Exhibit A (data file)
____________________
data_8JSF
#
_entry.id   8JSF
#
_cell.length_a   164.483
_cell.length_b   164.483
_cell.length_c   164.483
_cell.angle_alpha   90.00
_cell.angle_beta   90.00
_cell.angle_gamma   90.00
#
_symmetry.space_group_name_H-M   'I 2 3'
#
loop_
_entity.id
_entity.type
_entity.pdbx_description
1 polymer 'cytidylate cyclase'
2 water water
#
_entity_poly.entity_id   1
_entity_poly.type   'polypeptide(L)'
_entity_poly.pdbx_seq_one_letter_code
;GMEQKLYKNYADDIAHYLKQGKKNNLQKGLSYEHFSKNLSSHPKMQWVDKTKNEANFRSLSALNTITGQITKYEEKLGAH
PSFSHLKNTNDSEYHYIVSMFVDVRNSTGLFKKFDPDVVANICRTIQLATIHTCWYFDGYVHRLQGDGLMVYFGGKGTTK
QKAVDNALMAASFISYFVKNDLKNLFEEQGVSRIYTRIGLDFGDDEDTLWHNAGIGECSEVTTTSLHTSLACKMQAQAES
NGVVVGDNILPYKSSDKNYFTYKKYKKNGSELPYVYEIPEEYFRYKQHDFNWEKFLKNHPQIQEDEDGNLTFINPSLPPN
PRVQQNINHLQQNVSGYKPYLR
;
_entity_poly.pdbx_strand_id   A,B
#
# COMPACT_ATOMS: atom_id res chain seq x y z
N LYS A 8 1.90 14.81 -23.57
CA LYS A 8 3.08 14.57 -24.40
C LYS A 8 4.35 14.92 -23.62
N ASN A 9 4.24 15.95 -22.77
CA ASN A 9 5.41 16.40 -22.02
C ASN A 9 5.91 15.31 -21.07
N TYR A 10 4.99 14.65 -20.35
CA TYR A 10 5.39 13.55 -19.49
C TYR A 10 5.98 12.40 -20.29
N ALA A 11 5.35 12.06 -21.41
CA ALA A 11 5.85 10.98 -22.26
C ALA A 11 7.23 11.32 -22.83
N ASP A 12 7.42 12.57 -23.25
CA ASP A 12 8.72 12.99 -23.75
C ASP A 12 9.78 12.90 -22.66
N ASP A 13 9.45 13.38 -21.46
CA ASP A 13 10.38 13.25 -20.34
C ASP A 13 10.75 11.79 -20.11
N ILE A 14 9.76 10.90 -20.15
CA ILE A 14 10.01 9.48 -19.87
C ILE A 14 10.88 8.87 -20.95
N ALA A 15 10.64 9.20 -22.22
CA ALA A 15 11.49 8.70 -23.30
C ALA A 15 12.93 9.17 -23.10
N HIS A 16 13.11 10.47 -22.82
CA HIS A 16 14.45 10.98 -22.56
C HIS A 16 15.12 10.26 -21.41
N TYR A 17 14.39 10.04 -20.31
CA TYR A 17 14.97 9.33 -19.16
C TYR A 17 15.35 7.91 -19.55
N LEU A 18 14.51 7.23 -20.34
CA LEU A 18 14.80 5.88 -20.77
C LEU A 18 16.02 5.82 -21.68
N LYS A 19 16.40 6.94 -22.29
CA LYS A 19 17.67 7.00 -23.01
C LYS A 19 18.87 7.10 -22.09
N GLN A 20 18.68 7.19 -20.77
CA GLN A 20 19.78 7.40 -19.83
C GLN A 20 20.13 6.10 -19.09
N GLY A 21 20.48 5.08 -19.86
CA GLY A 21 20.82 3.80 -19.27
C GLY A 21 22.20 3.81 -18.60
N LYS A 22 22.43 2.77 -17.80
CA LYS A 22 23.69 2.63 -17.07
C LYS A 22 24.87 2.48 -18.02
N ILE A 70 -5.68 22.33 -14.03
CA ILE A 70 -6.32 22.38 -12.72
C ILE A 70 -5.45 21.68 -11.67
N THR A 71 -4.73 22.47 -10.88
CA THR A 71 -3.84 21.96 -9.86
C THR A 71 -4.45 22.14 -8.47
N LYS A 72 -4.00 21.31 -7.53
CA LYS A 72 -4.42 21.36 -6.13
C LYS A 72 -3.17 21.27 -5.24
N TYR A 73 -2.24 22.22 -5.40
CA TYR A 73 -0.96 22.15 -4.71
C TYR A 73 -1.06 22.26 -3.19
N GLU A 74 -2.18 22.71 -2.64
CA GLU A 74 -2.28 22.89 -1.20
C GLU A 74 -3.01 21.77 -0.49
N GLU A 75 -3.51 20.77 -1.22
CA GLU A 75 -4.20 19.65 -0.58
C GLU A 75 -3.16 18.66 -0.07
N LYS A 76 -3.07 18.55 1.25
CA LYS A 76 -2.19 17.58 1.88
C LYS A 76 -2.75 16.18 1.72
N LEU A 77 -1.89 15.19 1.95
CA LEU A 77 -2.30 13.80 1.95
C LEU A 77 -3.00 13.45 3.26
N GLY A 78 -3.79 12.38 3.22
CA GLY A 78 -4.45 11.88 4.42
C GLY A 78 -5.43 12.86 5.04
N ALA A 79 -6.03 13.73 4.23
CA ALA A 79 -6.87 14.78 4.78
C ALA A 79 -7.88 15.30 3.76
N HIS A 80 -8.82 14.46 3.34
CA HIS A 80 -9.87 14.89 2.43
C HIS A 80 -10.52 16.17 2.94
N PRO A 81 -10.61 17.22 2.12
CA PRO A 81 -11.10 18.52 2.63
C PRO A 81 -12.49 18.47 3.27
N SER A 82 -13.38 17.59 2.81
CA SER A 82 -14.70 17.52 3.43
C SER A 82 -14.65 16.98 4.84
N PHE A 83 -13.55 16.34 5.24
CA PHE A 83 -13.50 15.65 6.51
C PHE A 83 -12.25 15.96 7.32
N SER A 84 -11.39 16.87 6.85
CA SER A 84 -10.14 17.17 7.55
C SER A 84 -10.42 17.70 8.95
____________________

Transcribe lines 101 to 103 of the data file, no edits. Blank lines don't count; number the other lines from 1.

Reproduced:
C LEU A 77 -3.00 13.45 3.26
N GLY A 78 -3.79 12.38 3.22
CA GLY A 78 -4.45 11.88 4.42